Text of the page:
In addition, the retransmission timer for the STUN transactions, RTO, In addition, the retransmission timer for the STUN transactions, RTO,
SHOULD be configurable and during the gathering phase, SHOULD have a SHOULD be configurable and during the gathering phase, SHOULD have a
default of: default of:
RTO = MAX (500ms, Ta * (number of pairs)) RTO = MAX (500ms, Ta * (number of pairs))
Where the number of pairs refers to the number of pairs of candidates Where the number of pairs refers to the number of pairs of candidates
with STUN or TURN servers. with STUN or TURN servers.
skipping to change at page 105, line 23 skipping to change at page 107, line 23
[I-D.ietf-behave-tcp] [I-D.ietf-behave-tcp]
Guha, S., "NAT Behavioral Requirements for TCP", Guha, S., "NAT Behavioral Requirements for TCP",
draft-ietf-behave-tcp-07 (work in progress), April 2007. draft-ietf-behave-tcp-07 (work in progress), April 2007.
[I-D.ietf-sipping-config-framework] [I-D.ietf-sipping-config-framework]
Petrie, D. and S. Channabasappa, "A Framework for Session Petrie, D. and S. Channabasappa, "A Framework for Session
Initiation Protocol User Agent Profile Delivery", Initiation Protocol User Agent Profile Delivery",
draft-ietf-sipping-config-framework-12 (work in progress), draft-ietf-sipping-config-framework-12 (work in progress),
June 2007. June 2007.
[I-D.ietf-mmusic-ice-tcp]
Rosenberg, J., "TCP Candidates with Interactive
Connectivity Establishment (ICE",
draft-ietf-mmusic-ice-tcp-04 (work in progress),
July 2007.
Appendix A. Lite and Full Implementations Appendix A. Lite and Full Implementations
ICE allows for two types of implementations. A full implementation ICE allows for two types of implementations. A full implementation
supports the controlling and controlled roles in a session, and can supports the controlling and controlled roles in a session, and can
also perform address gathering. In contrast, a lite implementation also perform address gathering. In contrast, a lite implementation
is a minimalist implementation that does little but respond to STUN is a minimalist implementation that does little but respond to STUN
checks. checks.
Because ICE requires both endpoints to support it in order to bring Because ICE requires both endpoints to support it in order to bring
benefits to either endpoint, incremental deployment of ICE in a benefits to either endpoint, incremental deployment of ICE in a
skipping to change at page 107, line 7 skipping to change at page 109, line 13
retransmission timer RTO that is a function of Ta as well. Why are retransmission timer RTO that is a function of Ta as well. Why are
these transactions paced, and why are these formulas used? these transactions paced, and why are these formulas used?
Sending of these STUN requests will often have the effect of creating Sending of these STUN requests will often have the effect of creating
bindings on NAT devices between the client and the STUN servers. bindings on NAT devices between the client and the STUN servers.
Experience has shown that many NAT devices have upper limits on the Experience has shown that many NAT devices have upper limits on the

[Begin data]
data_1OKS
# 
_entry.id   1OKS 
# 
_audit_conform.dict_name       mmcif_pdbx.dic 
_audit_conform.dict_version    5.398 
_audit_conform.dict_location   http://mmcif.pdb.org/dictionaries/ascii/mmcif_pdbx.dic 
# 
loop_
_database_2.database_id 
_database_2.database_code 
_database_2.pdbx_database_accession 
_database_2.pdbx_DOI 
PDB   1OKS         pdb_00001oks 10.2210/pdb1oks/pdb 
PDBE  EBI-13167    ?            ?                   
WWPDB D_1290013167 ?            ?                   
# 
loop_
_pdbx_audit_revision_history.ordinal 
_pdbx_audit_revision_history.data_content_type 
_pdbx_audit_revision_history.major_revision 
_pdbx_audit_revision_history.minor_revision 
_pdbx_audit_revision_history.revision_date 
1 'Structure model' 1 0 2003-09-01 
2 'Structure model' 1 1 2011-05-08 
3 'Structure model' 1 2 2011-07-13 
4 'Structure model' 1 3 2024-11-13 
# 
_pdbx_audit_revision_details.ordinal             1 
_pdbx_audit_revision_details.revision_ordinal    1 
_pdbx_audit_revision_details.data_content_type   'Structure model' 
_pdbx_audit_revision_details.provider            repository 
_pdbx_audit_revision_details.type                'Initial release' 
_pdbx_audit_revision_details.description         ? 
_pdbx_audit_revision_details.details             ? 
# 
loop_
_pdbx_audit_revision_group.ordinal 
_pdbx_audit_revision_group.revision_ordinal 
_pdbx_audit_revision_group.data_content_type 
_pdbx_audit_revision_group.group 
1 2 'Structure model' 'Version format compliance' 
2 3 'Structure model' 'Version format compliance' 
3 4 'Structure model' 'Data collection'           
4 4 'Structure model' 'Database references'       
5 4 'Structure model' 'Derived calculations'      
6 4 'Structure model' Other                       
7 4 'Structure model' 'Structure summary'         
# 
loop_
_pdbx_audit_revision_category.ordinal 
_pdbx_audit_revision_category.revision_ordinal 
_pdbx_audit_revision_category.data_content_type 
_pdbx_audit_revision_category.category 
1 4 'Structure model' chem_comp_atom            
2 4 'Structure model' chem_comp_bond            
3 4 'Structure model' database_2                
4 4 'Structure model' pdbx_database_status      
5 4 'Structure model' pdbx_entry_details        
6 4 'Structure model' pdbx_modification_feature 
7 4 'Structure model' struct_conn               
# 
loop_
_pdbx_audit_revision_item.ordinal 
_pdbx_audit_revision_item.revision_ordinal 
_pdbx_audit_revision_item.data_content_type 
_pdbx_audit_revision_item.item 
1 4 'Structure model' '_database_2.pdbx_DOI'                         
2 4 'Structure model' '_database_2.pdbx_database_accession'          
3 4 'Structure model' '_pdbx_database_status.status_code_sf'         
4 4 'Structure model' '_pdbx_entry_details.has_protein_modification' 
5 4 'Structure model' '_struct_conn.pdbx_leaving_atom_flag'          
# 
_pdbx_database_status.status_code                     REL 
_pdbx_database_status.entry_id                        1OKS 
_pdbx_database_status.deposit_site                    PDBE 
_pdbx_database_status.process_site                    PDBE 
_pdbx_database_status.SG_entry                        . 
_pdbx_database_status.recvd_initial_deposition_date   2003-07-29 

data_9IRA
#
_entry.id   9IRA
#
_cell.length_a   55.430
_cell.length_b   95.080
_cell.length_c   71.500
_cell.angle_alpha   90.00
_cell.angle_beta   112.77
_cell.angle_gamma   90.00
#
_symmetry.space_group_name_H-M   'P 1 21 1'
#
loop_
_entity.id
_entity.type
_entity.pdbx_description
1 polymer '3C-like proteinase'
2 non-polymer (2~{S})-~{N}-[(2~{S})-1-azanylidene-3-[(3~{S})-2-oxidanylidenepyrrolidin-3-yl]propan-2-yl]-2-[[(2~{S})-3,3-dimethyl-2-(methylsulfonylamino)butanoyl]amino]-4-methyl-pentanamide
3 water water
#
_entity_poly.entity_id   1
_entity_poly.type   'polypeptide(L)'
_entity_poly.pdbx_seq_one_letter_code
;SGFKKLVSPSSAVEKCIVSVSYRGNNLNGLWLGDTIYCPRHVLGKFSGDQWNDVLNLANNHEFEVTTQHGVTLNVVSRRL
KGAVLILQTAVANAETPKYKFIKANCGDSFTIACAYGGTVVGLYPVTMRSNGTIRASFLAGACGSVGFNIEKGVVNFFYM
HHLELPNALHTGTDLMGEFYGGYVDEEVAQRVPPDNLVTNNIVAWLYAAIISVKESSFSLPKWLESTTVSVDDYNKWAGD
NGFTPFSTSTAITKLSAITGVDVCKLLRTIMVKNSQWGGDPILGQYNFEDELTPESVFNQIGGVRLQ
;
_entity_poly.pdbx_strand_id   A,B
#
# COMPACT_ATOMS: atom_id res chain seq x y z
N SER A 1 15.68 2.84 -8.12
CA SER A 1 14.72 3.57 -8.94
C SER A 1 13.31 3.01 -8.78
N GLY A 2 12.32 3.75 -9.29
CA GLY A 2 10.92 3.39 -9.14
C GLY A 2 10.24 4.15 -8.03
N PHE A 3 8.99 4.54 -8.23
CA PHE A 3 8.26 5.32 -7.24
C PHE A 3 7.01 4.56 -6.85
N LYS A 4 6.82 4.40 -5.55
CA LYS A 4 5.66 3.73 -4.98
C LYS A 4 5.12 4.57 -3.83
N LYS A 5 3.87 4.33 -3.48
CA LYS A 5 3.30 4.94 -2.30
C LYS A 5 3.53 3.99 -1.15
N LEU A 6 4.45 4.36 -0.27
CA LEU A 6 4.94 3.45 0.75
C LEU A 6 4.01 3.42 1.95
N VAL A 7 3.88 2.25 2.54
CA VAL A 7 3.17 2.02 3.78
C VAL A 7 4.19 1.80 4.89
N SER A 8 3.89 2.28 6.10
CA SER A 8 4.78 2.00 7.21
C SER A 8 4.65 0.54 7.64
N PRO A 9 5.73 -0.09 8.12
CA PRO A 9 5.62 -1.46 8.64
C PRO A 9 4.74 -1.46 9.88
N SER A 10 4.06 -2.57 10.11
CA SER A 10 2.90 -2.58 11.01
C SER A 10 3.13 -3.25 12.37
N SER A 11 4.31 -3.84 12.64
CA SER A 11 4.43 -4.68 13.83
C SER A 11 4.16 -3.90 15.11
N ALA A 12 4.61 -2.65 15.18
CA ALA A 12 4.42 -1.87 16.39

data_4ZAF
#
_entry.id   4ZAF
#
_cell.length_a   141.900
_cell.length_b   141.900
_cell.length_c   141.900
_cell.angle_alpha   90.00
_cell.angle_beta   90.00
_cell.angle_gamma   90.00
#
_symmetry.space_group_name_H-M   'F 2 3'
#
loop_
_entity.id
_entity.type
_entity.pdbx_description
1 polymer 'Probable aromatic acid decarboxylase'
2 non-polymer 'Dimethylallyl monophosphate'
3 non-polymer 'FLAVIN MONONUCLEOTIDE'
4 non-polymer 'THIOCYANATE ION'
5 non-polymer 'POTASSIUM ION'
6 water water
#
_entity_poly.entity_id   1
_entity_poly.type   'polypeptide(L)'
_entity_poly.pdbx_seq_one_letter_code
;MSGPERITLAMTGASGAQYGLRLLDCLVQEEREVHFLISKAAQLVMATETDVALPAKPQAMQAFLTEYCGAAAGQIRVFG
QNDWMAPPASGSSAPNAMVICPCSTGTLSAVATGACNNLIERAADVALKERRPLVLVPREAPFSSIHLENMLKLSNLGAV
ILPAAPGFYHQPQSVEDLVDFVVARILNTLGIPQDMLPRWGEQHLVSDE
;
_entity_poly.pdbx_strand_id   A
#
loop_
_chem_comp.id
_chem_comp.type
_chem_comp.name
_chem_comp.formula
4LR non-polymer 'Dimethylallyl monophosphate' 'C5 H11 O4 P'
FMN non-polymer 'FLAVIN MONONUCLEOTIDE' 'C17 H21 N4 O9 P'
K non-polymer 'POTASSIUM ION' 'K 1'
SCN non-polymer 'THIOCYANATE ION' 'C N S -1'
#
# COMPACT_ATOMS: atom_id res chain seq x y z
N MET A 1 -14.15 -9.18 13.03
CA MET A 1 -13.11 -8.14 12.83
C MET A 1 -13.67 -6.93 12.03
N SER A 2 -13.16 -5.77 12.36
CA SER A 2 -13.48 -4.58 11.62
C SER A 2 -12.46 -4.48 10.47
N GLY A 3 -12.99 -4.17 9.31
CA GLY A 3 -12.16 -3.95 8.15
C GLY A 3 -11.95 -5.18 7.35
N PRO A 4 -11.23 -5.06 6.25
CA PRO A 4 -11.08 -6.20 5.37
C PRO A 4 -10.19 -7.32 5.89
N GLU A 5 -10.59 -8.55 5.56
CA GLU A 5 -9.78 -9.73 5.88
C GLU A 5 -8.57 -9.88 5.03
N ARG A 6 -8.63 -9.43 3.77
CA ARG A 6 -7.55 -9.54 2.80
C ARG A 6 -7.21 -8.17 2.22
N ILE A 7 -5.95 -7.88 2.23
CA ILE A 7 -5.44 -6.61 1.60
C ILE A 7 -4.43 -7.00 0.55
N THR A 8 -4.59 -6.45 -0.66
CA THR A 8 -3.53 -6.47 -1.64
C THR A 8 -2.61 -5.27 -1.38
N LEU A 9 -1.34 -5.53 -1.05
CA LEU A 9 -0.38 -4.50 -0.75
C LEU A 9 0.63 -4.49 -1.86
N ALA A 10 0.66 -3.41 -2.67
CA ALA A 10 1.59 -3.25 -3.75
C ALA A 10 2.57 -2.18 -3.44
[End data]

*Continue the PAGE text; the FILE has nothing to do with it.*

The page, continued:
rate at which they will create new bindings. Experiments have shown rate at which they will create new bindings. Experiments have shown
that once every 20ms is well supported, but not much lower than that. that once every 20ms is well supported, but not much lower than that.
This is why Ta has a lower bound of 20ms. Furthermore, transmission This is why Ta has a lower bound of 20ms. Furthermore, transmission
of these packets on the network makes use of bandwidth and needs to of these packets on the network makes use of bandwidth and needs to
be rate limited by the agent. As a consequence, the pacing ensures be rate limited by the agent. Deployments based on earlier drafts of
that the NAT devices does not get overloaded and that traffic is kept this document tended to overload rate-constrained access links and
at a reasonable rate. perform poorly overall, in addition to negatively impacting the
network. As a consequence, the pacing ensures that the NAT devices
does not get overloaded and that traffic is kept at a reasonable
rate.
The definition of a "reasonable" rate is that STUN should not use The definition of a "reasonable" rate is that STUN should not use
more bandwidth than the RTP itself will use, once media starts more bandwidth than the RTP itself will use, once media starts
flowing. The formula for Ta is designed so that, if a STUN packet flowing. The formula for Ta is designed so that, if a STUN packet
were sent every Ta seconds, it would consume the same amount of were sent every Ta seconds, it would consume the same amount of
bandwidth as RTP packets, summed across all media streams. Of bandwidth as RTP packets, summed across all media streams. Of
course, STUN has retransmits, and the desire is to pace those as course, STUN has retransmits, and the desire is to pace those as
well. For this reason, RTO is set such that the first retransmit on well. For this reason, RTO is set such that the first retransmit on
the first transaction happens just as the first STUN request on the the first transaction happens just as the first STUN request on the
last transaction occurs. Pictorially: last transaction occurs. Pictorially: